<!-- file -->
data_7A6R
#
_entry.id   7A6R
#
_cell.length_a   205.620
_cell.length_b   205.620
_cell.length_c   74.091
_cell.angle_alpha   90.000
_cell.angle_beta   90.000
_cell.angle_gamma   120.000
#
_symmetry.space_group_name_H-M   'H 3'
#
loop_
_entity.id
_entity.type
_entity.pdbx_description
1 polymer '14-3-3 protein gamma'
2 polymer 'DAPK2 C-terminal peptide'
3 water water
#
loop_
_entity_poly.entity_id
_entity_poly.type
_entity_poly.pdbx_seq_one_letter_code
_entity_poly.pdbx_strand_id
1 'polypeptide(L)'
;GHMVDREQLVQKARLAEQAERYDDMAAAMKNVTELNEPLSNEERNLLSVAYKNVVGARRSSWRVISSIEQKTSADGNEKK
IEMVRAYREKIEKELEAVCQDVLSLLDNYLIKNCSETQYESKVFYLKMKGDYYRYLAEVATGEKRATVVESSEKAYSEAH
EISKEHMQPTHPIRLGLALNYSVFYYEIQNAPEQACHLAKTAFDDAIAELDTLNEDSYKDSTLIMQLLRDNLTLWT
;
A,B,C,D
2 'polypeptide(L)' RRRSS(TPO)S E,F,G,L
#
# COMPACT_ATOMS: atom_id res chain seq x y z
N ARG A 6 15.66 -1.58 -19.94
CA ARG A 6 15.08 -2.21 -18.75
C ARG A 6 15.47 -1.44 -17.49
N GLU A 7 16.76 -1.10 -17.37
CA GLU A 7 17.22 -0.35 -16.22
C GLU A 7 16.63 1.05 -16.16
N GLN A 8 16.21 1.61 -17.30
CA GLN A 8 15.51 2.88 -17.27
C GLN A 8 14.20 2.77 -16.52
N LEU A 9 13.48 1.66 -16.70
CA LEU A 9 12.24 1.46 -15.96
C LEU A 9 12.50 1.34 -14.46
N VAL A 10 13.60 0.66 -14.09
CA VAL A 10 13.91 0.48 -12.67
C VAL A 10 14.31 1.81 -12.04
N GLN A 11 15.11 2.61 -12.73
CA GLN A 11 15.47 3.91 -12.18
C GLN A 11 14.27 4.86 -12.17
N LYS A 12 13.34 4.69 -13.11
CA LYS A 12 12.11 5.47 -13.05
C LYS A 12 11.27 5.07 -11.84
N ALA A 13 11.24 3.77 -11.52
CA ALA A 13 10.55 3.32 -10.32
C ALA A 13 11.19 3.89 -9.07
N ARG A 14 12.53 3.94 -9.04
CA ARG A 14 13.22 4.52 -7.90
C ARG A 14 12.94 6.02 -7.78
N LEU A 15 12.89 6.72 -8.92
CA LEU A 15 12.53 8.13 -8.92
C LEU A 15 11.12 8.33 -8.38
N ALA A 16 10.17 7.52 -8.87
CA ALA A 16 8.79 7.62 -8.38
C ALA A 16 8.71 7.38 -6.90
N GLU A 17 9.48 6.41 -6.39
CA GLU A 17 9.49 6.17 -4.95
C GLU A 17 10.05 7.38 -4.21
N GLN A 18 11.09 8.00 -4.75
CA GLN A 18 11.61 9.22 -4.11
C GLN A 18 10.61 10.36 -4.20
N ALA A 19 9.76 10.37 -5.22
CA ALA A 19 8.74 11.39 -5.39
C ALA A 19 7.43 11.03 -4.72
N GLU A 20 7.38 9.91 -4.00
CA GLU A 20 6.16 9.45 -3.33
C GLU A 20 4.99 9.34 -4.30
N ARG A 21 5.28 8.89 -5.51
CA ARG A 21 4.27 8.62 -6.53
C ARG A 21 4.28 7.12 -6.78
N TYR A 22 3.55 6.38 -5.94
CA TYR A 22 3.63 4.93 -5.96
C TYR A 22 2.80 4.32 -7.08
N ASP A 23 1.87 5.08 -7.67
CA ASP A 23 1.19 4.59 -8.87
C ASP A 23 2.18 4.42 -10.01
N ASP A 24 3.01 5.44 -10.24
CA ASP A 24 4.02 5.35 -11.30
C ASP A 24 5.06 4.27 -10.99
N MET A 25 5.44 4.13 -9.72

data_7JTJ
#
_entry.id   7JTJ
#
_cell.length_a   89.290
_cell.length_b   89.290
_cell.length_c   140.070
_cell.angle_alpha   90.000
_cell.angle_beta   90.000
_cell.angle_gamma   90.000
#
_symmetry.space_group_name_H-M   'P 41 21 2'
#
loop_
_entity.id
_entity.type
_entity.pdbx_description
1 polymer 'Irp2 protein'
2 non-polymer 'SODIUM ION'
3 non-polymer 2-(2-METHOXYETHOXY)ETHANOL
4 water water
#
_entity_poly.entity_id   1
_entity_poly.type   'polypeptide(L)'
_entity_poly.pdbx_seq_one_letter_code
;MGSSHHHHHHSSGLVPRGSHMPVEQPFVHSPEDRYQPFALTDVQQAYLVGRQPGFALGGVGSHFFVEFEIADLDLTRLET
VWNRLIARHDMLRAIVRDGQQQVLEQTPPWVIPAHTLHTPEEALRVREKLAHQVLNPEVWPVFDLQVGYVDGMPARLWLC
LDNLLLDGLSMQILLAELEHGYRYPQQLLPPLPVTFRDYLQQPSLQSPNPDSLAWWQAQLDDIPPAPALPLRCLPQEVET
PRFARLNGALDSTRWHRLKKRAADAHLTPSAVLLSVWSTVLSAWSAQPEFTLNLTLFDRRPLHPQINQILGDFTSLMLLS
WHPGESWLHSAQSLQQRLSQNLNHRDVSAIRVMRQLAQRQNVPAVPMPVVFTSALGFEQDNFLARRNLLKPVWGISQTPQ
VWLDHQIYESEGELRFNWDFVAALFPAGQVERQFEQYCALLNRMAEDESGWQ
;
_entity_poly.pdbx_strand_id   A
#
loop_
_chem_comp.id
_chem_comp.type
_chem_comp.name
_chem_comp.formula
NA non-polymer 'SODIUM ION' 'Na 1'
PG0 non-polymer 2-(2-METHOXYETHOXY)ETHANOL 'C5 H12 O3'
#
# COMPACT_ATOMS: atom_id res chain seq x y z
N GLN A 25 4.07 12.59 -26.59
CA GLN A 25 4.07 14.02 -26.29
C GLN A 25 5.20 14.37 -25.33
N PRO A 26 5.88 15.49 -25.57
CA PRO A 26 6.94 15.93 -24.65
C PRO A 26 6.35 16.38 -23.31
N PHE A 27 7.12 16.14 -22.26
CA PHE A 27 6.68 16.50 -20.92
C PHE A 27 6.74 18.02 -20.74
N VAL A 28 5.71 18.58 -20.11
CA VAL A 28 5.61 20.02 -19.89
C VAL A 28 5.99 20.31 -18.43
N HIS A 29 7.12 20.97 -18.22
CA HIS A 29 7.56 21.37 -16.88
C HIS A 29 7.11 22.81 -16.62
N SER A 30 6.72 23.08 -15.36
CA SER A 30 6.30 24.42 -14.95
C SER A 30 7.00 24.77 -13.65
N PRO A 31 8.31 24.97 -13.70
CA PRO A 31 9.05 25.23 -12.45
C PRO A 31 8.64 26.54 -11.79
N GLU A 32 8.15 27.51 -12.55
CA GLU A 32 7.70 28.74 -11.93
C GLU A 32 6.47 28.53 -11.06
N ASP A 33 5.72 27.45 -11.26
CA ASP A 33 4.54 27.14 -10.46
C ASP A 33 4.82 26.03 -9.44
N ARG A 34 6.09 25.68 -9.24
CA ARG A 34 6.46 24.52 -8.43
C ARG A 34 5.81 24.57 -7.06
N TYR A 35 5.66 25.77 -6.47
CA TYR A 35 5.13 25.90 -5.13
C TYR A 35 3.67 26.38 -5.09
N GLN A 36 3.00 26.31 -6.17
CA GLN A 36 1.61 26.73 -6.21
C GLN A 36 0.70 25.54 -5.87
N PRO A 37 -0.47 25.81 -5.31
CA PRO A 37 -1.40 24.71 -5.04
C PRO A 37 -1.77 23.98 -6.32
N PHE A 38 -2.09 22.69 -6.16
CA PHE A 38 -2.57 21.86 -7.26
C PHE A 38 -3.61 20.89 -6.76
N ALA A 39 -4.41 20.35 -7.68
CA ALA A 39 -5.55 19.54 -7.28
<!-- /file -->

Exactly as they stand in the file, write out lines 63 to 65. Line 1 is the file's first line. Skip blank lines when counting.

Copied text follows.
N LEU A 15 12.89 6.72 -8.92
CA LEU A 15 12.53 8.13 -8.92
C LEU A 15 11.12 8.33 -8.38